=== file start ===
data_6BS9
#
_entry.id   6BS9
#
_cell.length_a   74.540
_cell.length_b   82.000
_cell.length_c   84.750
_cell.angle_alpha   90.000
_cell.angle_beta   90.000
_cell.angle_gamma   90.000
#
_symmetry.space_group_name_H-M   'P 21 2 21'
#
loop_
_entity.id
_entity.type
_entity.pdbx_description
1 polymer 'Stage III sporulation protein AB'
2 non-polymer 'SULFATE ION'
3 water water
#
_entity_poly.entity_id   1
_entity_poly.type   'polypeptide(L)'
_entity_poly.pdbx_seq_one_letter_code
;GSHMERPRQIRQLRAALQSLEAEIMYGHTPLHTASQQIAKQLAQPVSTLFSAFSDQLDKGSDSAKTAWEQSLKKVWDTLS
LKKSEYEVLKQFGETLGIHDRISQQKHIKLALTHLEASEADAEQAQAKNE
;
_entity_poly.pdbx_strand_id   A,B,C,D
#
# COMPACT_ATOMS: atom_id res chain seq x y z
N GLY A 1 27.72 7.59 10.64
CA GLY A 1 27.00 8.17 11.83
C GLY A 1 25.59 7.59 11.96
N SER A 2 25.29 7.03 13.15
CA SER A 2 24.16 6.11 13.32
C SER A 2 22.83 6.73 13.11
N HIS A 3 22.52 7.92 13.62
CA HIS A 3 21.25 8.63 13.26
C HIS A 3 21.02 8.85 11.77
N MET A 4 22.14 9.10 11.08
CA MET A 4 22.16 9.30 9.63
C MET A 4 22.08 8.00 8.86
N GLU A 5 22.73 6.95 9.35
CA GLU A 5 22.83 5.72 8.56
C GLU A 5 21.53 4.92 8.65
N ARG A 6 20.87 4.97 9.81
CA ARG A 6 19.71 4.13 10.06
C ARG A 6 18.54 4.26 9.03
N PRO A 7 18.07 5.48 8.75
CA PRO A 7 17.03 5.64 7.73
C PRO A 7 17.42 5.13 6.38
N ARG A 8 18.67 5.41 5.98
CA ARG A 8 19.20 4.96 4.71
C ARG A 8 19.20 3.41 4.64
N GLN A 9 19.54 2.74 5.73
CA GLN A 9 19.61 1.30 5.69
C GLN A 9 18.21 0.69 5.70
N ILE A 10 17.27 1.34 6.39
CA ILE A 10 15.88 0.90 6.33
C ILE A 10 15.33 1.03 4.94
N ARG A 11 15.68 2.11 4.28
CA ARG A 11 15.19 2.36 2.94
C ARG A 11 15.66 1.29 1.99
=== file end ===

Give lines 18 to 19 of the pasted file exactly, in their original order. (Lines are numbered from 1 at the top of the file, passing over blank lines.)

1 polymer 'Stage III sporulation protein AB'
2 non-polymer 'SULFATE ION'